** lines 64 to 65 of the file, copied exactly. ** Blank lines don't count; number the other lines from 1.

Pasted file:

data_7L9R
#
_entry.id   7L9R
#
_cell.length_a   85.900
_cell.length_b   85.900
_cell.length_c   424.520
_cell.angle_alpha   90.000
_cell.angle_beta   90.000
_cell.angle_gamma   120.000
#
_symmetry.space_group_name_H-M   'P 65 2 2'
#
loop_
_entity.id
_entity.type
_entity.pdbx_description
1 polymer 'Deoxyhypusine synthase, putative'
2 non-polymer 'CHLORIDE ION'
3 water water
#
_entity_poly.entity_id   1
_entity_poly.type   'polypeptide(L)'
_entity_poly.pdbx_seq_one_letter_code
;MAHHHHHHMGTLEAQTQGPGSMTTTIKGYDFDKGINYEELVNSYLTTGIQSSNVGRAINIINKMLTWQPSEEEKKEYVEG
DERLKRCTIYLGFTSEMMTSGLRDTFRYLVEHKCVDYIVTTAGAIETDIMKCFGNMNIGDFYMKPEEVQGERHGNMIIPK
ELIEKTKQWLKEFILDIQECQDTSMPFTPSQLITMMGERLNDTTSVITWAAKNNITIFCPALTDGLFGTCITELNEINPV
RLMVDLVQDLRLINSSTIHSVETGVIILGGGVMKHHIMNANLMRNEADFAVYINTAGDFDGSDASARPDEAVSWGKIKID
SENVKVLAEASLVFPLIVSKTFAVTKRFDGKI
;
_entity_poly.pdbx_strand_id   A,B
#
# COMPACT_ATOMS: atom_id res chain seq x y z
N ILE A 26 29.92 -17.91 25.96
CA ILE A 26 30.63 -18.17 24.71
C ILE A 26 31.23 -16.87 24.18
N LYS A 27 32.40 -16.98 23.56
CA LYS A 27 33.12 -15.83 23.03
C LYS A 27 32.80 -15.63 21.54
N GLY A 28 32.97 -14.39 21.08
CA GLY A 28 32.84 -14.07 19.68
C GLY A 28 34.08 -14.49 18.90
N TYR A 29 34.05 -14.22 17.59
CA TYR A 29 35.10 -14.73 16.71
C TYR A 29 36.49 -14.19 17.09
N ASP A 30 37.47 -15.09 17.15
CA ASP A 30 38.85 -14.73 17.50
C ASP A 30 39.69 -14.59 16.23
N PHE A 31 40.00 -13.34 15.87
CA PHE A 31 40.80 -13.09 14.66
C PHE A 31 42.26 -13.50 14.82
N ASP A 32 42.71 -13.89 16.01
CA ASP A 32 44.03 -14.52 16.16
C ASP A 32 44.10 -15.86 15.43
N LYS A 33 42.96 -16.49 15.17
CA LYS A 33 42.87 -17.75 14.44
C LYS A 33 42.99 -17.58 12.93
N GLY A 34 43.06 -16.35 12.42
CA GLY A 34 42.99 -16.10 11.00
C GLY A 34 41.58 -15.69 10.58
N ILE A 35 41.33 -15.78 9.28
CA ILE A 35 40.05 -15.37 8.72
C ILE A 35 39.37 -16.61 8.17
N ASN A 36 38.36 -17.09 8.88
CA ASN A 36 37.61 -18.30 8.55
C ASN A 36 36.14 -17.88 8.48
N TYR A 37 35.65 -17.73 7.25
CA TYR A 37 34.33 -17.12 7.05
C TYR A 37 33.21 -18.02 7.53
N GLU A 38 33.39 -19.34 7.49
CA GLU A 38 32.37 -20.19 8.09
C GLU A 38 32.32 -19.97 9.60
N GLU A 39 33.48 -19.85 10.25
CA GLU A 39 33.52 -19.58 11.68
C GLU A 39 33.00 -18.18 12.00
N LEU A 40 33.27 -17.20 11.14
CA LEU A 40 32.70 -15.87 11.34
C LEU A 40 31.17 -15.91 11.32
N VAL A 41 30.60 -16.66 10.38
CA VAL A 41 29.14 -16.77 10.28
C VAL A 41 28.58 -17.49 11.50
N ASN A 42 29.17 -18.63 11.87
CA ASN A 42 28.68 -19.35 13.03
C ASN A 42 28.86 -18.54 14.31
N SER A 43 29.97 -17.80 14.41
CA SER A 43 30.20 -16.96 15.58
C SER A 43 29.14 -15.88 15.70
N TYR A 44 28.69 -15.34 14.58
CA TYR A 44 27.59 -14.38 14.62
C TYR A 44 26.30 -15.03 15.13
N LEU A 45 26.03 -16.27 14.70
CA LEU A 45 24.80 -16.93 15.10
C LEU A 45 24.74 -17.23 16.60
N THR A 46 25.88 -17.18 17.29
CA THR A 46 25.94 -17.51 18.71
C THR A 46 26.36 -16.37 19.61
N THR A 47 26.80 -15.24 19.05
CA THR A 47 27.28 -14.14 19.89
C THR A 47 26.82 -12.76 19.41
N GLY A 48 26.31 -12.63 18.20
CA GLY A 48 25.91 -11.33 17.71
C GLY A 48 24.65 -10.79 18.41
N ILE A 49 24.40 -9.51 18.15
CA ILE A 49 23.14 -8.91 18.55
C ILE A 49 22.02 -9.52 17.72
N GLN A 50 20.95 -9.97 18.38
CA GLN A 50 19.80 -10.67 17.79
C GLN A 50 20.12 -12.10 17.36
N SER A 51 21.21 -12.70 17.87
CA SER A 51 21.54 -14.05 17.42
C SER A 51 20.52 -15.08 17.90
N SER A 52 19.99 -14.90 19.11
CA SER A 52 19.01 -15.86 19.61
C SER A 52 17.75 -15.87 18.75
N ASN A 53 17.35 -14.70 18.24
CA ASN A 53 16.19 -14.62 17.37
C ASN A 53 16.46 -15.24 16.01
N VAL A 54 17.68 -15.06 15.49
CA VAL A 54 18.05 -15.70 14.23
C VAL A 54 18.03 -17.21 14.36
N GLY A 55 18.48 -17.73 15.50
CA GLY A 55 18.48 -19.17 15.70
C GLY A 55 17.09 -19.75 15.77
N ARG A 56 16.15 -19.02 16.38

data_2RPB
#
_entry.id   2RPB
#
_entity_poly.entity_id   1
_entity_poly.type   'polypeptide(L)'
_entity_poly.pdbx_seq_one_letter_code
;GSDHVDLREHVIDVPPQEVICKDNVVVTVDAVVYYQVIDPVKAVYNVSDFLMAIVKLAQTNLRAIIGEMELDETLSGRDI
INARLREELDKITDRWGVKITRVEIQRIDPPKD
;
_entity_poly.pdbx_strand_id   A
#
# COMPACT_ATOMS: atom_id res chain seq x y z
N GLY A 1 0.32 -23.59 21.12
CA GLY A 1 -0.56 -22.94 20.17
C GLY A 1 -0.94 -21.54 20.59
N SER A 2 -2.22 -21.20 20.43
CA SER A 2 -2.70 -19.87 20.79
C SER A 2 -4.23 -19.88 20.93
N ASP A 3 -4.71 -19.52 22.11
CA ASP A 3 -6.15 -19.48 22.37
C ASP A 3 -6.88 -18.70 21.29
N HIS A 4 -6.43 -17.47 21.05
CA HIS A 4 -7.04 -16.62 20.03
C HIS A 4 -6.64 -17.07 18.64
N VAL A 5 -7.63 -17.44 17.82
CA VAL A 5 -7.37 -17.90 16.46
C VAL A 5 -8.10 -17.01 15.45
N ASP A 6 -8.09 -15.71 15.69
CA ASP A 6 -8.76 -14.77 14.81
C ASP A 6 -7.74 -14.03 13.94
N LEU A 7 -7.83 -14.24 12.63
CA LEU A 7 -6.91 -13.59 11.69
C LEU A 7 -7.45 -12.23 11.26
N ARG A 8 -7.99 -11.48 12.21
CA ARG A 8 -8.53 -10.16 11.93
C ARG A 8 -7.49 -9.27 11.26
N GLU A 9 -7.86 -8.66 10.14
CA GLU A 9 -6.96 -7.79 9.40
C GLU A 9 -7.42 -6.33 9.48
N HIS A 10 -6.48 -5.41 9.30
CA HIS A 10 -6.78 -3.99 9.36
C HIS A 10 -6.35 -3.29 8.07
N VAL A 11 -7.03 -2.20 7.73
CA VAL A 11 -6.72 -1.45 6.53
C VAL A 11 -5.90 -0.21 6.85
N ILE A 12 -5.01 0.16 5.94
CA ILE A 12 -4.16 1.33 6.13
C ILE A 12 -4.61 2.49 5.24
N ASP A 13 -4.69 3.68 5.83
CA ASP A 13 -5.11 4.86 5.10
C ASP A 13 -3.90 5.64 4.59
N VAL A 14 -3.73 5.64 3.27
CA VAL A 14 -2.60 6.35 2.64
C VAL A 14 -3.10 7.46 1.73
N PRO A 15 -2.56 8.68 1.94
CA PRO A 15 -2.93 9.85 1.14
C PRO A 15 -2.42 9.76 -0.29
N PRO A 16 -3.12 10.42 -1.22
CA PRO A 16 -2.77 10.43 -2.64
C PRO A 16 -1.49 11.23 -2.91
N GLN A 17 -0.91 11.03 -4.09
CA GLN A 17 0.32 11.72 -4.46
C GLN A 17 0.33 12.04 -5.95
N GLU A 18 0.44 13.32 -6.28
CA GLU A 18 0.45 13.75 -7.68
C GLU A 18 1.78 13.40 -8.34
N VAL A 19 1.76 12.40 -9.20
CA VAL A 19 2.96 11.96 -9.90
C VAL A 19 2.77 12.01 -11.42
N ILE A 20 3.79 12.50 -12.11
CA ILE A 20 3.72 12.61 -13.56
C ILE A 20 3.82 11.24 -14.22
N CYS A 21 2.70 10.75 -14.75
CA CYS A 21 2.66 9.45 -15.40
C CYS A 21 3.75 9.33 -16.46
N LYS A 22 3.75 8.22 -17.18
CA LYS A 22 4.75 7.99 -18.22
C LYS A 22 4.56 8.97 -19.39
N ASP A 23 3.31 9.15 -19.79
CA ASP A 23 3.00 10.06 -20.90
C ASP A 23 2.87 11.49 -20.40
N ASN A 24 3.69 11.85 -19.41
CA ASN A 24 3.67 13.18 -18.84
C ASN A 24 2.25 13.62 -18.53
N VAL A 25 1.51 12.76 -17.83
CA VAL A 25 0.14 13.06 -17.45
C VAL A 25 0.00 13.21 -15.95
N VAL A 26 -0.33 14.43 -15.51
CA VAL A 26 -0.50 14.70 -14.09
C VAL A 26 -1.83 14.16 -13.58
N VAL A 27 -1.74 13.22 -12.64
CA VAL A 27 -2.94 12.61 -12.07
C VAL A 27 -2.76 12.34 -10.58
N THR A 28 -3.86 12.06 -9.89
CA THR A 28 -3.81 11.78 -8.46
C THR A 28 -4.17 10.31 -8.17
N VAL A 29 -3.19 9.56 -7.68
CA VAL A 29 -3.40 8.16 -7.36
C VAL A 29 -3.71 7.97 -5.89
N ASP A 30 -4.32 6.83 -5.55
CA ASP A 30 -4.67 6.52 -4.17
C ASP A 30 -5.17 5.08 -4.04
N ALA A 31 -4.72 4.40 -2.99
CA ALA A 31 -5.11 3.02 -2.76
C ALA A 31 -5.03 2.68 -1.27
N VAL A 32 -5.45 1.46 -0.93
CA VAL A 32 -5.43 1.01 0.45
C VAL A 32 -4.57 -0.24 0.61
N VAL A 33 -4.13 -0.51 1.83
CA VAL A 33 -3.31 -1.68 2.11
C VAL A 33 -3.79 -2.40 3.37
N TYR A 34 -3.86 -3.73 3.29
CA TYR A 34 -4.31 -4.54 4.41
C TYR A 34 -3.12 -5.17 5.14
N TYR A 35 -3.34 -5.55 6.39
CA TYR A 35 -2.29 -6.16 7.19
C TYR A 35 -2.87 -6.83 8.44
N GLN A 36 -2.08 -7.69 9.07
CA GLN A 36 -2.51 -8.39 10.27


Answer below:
N ASN A 36 38.36 -17.09 8.88
CA ASN A 36 37.61 -18.30 8.55